Severity: Critical Alert

Exit/Entry: Authorities in Somalia maintain restrictions as of Sept. 25 due to COVID-19 activity; domestic and international flights ongoing.

Alert Begins 25 Sep 2020 04:04 PM UTC
Alert Expires 11 Oct 2020 11:59 PM UTC

  • Incident: COVID-19 restrictions
  • Location(s): Nationwide (map)
  • Period: Indefinite
  • Impact: Travel and business disruptions

Summary
As of Sept. 25, authorities in Somalia continue to maintain measures introduced to curb the spread of coronavirus disease (COVID-19).

International Travel
International and domestic flights are operational since Aug. 3. Incoming travelers arriving at Aden Adde International Airport (MGQ) require a negative COVID-19 test result taken no more than 96 hours before arrival. Departing passengers must present a negative COVID-19 test result taken 72 hours before travel. In Somaliland, travelers arriving at Egal International Airport (HGA) must present a negative COVID-19 test taken no more than 96 hours before arrival. Passengers with no test result may have to spend 14 days in quarantine in a government-approved facility at their own expense. Temperature checks will also be performed at the airport. Land borders remain closed.

Domestic Measures
An indefinite curfew 2000-0500 remains in effect in Mogadishu. Essential service providers, such as medical personnel, health workers, and food distributors, are exempt. Restrictions on public transport and inter-state movements remain in place. Hotels, restaurants, bars, and businesses are open but subject to strict hygiene and social distancing measures. Previously imposed restrictions, such as the closure of all schools, religious institutions, nonessential businesses, and social gatherings, remain in place.

Some locations outside the nation's capital have also taken similar measures due to COVID-19 activity. A nightly curfew remains in place in the city of Garowe in Puntland. Moreover, authorities in Somaliland have established a series of strict measures, including the closure of all its land borders and a ban on public gatherings. Somaliland has also closed all its seaports except the Port of Berbera; however, essential goods, such as food, fuel, and medical supplies, can arrive by sea.

Authorities may tighten or ease COVID-19-related measures on short notice. Security personnel will likely deal quickly and forcefully with any curfew violators. Disruptions to supply chains and shortages of essential goods are possible.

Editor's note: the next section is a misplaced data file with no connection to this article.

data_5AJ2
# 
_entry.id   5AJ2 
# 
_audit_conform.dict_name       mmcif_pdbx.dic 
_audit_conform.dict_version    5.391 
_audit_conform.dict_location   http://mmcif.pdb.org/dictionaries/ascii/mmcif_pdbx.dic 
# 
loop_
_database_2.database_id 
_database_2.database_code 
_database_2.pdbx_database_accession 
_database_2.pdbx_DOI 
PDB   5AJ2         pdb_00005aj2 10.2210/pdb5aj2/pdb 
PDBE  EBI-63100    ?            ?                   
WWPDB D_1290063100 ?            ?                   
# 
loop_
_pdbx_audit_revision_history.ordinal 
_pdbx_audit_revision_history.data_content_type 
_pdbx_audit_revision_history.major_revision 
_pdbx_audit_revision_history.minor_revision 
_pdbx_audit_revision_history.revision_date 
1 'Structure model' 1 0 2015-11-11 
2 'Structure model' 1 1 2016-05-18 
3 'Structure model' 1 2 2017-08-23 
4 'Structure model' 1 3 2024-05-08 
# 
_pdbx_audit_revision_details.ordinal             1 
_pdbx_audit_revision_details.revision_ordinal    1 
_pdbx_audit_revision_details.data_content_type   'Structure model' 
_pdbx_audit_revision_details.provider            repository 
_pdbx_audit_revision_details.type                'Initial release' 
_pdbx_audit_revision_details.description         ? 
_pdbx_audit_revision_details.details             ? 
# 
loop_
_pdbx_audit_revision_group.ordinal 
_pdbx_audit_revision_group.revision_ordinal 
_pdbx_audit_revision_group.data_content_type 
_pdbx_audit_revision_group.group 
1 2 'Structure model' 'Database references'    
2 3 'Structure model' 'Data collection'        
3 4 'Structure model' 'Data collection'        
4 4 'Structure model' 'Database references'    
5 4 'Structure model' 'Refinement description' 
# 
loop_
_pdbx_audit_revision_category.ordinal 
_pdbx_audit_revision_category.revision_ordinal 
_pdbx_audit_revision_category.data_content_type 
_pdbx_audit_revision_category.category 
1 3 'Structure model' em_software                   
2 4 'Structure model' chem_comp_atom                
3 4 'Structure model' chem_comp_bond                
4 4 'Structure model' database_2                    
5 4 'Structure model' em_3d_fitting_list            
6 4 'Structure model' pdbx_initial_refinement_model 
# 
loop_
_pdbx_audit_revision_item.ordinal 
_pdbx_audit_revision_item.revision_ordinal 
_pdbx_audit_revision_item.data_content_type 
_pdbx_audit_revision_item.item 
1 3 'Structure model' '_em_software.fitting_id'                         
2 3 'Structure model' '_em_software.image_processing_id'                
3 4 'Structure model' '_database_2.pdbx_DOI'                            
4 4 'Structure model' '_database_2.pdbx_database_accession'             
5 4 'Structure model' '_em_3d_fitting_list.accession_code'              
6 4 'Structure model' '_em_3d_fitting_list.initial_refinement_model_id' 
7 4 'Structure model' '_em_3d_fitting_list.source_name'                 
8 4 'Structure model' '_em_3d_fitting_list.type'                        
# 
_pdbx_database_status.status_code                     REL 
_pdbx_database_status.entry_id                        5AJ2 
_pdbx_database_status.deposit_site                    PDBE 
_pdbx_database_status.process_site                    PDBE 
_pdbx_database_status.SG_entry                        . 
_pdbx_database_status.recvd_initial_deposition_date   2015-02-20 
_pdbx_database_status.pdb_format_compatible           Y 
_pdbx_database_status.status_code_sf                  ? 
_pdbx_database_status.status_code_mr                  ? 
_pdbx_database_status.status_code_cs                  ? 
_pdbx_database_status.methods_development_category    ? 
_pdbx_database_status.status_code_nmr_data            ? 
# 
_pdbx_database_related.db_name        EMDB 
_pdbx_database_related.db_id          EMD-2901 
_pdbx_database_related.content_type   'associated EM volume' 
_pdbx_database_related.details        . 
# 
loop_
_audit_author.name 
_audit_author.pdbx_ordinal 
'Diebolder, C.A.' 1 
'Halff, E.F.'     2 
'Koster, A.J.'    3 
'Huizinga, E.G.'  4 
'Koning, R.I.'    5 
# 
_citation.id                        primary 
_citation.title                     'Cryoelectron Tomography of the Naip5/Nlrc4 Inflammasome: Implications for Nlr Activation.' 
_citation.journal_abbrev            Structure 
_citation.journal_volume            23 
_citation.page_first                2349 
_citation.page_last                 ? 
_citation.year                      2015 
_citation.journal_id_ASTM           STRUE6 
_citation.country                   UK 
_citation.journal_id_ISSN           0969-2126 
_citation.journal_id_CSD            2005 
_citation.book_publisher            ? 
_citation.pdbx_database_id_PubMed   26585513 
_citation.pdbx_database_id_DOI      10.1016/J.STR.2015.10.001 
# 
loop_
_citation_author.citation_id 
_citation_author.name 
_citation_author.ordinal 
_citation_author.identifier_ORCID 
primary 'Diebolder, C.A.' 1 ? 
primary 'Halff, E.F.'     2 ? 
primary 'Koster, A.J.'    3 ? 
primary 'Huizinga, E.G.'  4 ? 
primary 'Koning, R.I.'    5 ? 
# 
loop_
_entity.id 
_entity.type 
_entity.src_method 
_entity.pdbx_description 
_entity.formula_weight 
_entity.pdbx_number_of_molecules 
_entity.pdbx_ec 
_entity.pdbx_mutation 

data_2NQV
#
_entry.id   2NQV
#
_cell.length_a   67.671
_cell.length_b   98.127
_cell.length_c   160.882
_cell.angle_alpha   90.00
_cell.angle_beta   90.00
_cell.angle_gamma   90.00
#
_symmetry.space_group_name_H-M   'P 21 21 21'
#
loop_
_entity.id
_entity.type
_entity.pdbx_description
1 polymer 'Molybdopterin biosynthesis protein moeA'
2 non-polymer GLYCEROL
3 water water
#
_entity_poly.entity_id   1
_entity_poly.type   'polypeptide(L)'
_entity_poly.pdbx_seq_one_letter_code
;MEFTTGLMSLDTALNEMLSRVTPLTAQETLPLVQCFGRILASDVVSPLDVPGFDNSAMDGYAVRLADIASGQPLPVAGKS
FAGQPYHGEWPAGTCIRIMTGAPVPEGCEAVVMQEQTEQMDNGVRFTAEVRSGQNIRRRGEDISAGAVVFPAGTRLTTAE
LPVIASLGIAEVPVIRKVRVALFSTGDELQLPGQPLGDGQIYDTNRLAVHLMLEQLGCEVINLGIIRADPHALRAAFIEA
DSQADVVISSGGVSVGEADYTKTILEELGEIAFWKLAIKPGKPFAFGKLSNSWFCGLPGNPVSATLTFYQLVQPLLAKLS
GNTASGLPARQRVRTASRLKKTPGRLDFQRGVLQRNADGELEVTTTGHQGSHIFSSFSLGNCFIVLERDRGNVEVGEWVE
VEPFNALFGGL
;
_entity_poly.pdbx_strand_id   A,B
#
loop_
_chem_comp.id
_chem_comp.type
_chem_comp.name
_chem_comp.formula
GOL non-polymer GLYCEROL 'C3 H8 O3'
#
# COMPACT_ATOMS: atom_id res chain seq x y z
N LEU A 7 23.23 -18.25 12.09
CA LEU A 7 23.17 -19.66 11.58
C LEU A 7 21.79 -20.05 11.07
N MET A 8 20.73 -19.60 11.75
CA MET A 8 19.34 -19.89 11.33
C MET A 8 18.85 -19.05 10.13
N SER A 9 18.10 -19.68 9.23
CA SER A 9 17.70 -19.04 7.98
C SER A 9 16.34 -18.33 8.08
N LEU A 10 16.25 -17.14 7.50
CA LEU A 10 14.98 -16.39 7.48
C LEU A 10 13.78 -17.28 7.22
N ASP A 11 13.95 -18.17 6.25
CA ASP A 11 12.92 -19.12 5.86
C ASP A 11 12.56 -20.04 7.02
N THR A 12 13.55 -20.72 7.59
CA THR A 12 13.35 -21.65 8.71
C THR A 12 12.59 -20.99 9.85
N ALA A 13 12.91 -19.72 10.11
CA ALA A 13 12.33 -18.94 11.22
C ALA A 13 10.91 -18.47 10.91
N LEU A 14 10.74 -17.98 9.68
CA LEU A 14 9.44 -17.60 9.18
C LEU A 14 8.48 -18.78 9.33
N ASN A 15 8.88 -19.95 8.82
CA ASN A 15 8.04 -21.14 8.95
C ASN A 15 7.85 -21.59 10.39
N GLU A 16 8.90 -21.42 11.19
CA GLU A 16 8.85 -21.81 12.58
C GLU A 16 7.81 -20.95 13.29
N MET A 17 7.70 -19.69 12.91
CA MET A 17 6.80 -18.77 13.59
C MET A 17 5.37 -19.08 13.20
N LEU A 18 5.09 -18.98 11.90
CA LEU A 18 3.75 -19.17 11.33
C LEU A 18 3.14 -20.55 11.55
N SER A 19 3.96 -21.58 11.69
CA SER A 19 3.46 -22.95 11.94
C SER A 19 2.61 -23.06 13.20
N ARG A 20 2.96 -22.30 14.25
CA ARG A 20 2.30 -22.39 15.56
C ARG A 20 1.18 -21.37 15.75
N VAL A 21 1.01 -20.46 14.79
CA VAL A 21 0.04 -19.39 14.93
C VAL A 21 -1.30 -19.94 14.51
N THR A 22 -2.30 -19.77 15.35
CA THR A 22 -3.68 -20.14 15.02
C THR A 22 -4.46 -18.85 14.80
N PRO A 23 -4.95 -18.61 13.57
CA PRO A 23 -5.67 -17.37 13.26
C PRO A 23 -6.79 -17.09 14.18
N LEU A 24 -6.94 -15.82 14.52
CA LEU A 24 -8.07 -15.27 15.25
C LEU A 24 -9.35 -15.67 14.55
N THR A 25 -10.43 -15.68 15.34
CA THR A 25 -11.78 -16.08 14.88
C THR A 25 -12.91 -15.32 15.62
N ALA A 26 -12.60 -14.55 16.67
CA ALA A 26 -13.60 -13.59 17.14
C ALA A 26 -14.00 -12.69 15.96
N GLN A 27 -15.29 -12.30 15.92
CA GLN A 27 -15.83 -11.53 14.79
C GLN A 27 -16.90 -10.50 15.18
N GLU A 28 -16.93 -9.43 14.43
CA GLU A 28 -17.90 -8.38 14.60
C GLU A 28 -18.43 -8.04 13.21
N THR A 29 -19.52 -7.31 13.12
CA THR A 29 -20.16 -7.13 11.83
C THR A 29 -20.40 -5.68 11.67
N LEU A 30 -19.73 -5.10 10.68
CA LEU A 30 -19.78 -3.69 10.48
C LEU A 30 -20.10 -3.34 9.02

Background and Analysis
The measures adopted by the government correspond with similar actions taken by other regional governments in response to the spread of COVID-19. COVID-19 is a viral respiratory disease caused by infection with the SARS-CoV-2 virus (previously known as 2019-nCoV). Symptoms occur 1-14 days following exposure (average of 3-7 days). These symptoms include fever, fatigue, cough, difficulty breathing, sometimes worsening to pneumonia and kidney failure - especially in those with underlying medical conditions. On March 11, the WHO declared the ongoing COVID-19 outbreak a pandemic.

Advice
Follow all official instructions. Abide by national health and safety measures. Consider delaying traveling to Somalia until officials lift restrictions. Liaise with trusted contacts for further updates and guidance. Maintain contact with your diplomatic representation. Ensure contingency plans account for further disruptive measures or extensions of current restrictions. Reconsider and reconfirm nonemergency health appointments. Plan for queues and delays at available shopping centers.

Emphasize basic health precautions, especially frequent handwashing with soap and water, or an alcohol-based hand sanitizer if soap and water are unavailable. Practice good coughing/sneezing etiquette (i.e., covering coughs and sneezes with a disposable tissue, maintaining distance from others, and washing hands). There is no evidence that the influenza vaccine, antibiotics, or antiviral medications will prevent this disease, highlighting the importance of diligent basic health precautions.


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